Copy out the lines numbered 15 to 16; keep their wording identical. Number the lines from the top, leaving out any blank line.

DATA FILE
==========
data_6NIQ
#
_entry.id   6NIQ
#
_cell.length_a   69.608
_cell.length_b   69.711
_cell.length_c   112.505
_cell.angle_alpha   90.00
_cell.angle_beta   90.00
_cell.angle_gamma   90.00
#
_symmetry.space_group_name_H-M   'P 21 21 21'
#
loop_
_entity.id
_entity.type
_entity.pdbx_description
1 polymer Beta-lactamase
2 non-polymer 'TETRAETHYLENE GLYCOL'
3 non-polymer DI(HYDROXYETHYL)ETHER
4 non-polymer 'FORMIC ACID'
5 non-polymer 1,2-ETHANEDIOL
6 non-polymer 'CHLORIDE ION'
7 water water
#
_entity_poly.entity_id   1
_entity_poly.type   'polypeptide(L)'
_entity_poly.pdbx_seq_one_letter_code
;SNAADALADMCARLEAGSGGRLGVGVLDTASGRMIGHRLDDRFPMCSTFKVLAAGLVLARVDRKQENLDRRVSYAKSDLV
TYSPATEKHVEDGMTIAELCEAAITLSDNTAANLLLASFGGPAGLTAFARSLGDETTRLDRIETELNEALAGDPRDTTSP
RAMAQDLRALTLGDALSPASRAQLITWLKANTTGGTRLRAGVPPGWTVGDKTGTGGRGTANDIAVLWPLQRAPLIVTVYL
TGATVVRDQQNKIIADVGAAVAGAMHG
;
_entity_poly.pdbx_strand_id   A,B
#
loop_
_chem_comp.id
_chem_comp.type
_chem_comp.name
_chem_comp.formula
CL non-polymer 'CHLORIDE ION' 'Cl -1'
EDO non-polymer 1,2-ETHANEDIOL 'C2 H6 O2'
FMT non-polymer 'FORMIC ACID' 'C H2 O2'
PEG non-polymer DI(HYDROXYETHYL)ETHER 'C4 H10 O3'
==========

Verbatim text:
_entity.id
_entity.type